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Front Psychol. 2016 Jan 5;6:1977. doi: 10.3389/fpsyg.2015.01977. eCollection 2015.

Acoustic and Categorical Dissimilarity of Musical Timbre: Evidence from Asymmetries Between Acoustic and Chimeric Sounds.

Author information

1
Centre for Interdisciplinary Research in Music Media and Technology, Schulich School of Music, McGill UniversityMontreal, QC, Canada; Signal Processing Group, Department of Medical Physics and Acoustics and Cluster of Excellence Hearing4All, University of OldenburgOldenburg, Germany.
2
Centre for Interdisciplinary Research in Music Media and Technology, Schulich School of Music, McGill University Montreal, QC, Canada.

Abstract

This paper investigates the role of acoustic and categorical information in timbre dissimilarity ratings. Using a Gammatone-filterbank-based sound transformation, we created tones that were rated as less familiar than recorded tones from orchestral instruments and that were harder to associate with an unambiguous sound source (Experiment 1). A subset of transformed tones, a set of orchestral recordings, and a mixed set were then rated on pairwise dissimilarity (Experiment 2A). We observed that recorded instrument timbres clustered into subsets that distinguished timbres according to acoustic and categorical properties. For the subset of cross-category comparisons in the mixed set, we observed asymmetries in the distribution of ratings, as well as a stark decay of inter-rater agreement. These effects were replicated in a more robust within-subjects design (Experiment 2B) and cannot be explained by acoustic factors alone. We finally introduced a novel model of timbre dissimilarity based on partial least-squares regression that compared the contributions of both acoustic and categorical timbre descriptors. The best model fit (R (2) = 0.88) was achieved when both types of descriptors were taken into account. These findings are interpreted as evidence for an interplay of acoustic and categorical information in timbre dissimilarity perception.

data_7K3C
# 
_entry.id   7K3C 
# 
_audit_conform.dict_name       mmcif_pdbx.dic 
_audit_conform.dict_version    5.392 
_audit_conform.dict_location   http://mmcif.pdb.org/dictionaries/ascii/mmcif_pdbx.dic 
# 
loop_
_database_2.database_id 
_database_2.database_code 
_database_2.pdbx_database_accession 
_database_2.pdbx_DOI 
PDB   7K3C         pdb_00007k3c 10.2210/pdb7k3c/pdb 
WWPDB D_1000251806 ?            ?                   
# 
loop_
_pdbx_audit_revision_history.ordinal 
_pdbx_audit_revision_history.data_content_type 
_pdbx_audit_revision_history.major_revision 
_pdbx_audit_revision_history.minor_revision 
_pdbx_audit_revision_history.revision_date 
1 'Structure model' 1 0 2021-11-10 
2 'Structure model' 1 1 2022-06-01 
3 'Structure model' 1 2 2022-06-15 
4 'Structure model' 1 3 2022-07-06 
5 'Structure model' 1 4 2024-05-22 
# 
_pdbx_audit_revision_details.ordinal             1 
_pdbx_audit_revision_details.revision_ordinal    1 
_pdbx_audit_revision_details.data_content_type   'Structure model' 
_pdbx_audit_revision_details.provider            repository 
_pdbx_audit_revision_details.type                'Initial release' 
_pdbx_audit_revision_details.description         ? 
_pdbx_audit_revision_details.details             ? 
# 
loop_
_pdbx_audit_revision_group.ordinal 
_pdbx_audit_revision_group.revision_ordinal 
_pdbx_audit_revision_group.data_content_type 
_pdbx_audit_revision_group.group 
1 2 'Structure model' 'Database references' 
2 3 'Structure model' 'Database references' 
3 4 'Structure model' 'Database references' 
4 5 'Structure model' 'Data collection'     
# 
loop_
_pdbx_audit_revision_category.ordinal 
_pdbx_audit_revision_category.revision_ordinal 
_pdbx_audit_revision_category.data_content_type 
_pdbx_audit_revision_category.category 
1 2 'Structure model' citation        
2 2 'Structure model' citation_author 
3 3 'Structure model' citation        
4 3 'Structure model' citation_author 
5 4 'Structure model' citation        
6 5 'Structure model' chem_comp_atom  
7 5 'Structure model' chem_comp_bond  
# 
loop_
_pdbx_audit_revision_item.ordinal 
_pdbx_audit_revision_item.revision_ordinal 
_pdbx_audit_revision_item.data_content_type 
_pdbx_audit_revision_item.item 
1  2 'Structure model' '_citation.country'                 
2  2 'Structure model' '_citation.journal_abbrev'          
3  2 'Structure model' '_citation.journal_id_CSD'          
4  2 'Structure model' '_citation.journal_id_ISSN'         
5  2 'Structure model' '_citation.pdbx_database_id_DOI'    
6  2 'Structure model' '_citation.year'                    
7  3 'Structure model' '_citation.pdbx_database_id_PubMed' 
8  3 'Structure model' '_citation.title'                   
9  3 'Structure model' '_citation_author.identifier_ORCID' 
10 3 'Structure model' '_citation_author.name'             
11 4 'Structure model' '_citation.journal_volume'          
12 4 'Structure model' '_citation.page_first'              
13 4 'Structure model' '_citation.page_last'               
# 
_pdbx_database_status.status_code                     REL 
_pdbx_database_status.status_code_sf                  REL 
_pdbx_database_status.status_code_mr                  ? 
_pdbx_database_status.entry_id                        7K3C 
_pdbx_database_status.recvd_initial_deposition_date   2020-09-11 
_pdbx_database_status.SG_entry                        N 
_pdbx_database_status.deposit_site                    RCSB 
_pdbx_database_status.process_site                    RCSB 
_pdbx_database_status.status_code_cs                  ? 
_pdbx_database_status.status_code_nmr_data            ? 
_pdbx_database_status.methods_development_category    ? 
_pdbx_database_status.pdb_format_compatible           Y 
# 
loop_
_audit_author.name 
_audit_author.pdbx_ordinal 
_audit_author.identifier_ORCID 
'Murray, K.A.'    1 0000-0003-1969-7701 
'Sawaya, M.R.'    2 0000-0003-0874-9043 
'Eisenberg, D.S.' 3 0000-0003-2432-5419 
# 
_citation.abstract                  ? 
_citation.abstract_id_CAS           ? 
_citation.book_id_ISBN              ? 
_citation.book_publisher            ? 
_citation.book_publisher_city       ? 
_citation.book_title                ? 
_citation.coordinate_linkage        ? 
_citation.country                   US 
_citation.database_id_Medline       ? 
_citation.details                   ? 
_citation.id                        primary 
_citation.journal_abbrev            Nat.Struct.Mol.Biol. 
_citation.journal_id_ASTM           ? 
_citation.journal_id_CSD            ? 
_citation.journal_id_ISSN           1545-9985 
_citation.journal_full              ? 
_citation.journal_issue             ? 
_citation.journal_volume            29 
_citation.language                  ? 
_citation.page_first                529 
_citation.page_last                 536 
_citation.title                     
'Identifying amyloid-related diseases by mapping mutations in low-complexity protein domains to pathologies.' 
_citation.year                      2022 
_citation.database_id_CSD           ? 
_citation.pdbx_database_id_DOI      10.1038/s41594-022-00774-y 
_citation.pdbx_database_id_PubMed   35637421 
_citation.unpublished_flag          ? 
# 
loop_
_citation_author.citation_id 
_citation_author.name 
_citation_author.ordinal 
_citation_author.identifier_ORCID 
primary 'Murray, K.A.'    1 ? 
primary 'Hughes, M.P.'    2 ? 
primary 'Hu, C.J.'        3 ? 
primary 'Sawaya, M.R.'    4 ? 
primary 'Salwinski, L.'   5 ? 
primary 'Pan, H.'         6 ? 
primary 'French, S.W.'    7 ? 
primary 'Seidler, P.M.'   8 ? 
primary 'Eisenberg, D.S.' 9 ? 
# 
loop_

KEYWORDS:

acoustic modeling; auditory representation; categorization; dissimilarity ratings; timbre perception

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